In the developing world, Castro was viewed as a champion of socialism, anti-imperialism and anti-colonialism, and lauded for securing Cuba's independence from "American imperialism". He was widely described as "an inspiration to revolutionary movements", and an "iconic personality".  Conversely, Western critics alleged that he was a dictator whose administration oversaw multiple human-rights abuses. Through his actions and his writings, he has significantly influenced the politics of various individuals and groups across the political spectrum around the world.

Friday, November 25, 2016

Black Friday explained

Black Friday is the day following Thanksgiving Day in the United States (the fourth Thursday of November). Since 1932, it has been regarded as the beginning of the Christmas shopping season in the U.S., and most major retailers open very early (and more recently during overnight hours) and offer promotional sales. Black Friday is not an official holiday, but California and some other states observe "The Day After Thanksgiving" as a holiday for state government employees, sometimes in lieu of another federal holiday such as Columbus Day. Many non-retail employees and schools have both Thanksgiving and the following Friday off, which, along with the following regular weekend, makes it a four-day weekend, thereby increasing the number of potential shoppers. It has routinely been the busiest shopping day of the year since 2005, although news reports, which at that time were inaccurate, have described it as the busiest shopping day of the year for a much longer period of time. Similar stories resurface year upon year at this time, portraying hysteria and shortage of stock, creating a state of positive feedback.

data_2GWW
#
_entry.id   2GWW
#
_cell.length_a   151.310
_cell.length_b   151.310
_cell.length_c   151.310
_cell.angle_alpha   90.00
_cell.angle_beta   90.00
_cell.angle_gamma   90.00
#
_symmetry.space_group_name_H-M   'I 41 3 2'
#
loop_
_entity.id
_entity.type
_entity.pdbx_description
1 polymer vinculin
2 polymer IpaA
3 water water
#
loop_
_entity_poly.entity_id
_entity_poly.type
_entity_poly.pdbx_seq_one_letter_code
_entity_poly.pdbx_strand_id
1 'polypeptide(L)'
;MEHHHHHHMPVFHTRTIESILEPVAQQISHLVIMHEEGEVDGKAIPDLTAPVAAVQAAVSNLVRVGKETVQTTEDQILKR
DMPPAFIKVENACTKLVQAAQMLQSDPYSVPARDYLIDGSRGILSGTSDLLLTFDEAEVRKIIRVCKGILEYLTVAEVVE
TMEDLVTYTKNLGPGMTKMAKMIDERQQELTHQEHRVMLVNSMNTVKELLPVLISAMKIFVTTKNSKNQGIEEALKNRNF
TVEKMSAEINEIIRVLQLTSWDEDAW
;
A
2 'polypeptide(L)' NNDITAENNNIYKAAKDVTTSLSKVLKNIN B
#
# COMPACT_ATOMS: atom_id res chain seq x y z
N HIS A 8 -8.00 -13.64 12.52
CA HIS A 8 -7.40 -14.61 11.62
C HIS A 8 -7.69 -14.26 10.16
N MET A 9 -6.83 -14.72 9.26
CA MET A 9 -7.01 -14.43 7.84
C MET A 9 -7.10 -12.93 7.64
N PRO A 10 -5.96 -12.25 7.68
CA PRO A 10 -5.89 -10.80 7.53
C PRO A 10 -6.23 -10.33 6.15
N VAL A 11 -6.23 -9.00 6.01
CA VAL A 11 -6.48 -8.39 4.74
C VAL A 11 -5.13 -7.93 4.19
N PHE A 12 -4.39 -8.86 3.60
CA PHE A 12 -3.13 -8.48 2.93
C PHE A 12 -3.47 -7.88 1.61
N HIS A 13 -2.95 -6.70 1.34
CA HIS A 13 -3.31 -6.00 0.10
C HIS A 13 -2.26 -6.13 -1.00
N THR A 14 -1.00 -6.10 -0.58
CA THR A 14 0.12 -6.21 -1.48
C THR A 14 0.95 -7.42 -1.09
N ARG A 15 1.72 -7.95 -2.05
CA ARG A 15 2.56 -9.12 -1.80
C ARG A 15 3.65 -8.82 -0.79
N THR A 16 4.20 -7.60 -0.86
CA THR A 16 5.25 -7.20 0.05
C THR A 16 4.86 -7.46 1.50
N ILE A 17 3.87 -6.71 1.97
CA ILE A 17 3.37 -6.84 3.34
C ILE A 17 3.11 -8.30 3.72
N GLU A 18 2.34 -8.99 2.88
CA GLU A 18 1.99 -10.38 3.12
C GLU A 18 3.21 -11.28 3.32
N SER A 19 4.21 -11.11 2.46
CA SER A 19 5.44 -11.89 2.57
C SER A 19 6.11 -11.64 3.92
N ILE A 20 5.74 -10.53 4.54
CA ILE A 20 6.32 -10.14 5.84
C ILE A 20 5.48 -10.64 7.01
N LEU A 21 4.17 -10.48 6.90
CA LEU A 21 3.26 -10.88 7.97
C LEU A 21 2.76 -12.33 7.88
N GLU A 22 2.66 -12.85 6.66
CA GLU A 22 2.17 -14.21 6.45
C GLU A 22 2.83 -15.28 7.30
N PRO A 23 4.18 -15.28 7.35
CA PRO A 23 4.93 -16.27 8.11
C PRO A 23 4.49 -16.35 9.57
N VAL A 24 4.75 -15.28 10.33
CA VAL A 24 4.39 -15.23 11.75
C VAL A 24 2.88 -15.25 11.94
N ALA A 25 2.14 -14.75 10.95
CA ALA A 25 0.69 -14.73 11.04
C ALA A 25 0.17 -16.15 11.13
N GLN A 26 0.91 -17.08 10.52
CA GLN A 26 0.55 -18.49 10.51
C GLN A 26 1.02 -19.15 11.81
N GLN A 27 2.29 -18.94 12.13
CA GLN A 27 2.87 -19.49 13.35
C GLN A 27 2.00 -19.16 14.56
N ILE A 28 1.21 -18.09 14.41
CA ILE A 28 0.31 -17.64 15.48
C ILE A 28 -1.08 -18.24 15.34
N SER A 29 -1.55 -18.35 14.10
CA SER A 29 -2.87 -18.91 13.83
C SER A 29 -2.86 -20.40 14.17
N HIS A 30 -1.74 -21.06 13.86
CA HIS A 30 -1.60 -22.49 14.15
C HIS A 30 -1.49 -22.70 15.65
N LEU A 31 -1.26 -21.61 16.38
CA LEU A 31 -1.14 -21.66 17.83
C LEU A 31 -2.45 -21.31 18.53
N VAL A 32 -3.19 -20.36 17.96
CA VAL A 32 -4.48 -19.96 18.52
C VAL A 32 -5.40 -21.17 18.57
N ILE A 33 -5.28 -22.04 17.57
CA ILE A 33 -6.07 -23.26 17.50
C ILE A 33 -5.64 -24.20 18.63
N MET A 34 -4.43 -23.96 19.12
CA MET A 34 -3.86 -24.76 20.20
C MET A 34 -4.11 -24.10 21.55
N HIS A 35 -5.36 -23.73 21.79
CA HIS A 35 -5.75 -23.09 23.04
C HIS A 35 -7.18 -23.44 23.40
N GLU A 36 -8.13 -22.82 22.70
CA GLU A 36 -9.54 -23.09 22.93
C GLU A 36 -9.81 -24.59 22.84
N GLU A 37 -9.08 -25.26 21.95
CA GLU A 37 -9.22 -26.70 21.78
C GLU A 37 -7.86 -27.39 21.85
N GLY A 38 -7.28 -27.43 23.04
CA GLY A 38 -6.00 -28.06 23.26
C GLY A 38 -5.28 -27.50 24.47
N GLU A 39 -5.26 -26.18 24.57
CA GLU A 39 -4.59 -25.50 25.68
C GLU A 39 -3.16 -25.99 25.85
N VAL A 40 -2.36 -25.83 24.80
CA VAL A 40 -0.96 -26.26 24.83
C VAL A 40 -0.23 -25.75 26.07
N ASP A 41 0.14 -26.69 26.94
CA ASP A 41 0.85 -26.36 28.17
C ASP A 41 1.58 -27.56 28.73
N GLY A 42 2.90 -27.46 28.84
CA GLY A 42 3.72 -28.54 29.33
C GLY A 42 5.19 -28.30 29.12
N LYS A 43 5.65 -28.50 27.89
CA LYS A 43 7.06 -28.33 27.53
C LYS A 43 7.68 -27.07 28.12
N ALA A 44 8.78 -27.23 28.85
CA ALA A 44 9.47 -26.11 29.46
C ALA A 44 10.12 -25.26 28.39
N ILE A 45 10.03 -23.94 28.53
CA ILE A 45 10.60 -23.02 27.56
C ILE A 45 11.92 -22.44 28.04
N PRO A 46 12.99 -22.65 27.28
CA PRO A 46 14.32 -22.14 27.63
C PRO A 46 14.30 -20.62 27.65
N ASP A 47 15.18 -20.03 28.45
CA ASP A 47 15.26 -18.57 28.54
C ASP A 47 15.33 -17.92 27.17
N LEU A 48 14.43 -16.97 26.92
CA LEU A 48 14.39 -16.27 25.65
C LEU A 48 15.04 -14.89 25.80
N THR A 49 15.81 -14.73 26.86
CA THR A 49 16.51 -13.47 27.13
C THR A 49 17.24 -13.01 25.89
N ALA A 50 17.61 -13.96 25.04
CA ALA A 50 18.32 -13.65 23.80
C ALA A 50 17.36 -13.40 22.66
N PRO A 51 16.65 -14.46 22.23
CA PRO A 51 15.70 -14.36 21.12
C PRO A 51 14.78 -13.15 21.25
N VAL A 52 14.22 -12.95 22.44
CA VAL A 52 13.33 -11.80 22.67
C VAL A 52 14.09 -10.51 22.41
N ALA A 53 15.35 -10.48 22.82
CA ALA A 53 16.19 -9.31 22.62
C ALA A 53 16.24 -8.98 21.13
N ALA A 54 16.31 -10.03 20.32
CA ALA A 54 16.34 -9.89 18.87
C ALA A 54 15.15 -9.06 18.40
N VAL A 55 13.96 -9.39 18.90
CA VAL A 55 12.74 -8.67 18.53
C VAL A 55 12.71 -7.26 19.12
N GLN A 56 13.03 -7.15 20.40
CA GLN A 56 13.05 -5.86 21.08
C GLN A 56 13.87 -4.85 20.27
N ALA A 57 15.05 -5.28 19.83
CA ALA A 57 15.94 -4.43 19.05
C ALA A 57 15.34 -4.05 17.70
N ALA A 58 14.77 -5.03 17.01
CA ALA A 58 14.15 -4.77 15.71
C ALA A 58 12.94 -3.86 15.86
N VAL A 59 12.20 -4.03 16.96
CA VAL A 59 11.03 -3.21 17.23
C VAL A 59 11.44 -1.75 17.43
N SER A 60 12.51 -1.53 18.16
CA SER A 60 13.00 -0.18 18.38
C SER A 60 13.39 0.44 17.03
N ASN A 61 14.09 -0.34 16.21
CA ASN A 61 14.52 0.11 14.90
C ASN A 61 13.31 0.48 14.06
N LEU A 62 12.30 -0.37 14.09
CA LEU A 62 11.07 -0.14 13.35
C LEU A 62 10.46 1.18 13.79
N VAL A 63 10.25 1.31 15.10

In 2014, spending volume on Black Friday fell for the first time since the 2008 recession. $50.9 billion was spent during the 4-day Black Friday weekend, down 11% from the previous year. However, the U.S. economy was not in a recession. Christmas creep has been cited as a factor in the diminishing importance of Black Friday, as many retailers now spread out their promotions over the entire months of November and December rather than concentrate them on a single shopping day or weekend.

The earliest evidence of the phrase Black Friday applied to the day after Thanksgiving in a shopping context suggests that the term originated in Philadelphia, where it was used to describe the heavy and disruptive pedestrian and vehicle traffic that would occur on the day after Thanksgiving. This usage dates to at least 1961. More than twenty years later, as the phrase became more widespread, a popular explanation became that this day represented the point in the year when retailers begin to turn a profit, thus going from being "in the red" to being "in the black".

For many years, it was common for retailers to open at 6:00 a.m., but in the late 2000s many had crept to 5:00 or 4:00. This was taken to a new extreme in 2011, when several retailers (including Target, Kohl's, Macy's, Best Buy, and Bealls) opened at midnight for the first time. In 2012, Walmart and several other retailers announced that they would open most of their stores at 8:00 p.m. on Thanksgiving Day, prompting calls for a walkout among some workers. In 2014, stores such as JCPenney, Best Buy, and Radio Shack opened at 5:00 PM on Thanksgiving Day while stores such as Target, Walmart, Belk, and Sears opened at 6:00 PM on Thanksgiving Day. Three states, Rhode Island, Maine, and Massachusetts, prohibit large supermarkets, big box stores, and department stores from opening on Thanksgiving, due to blue laws.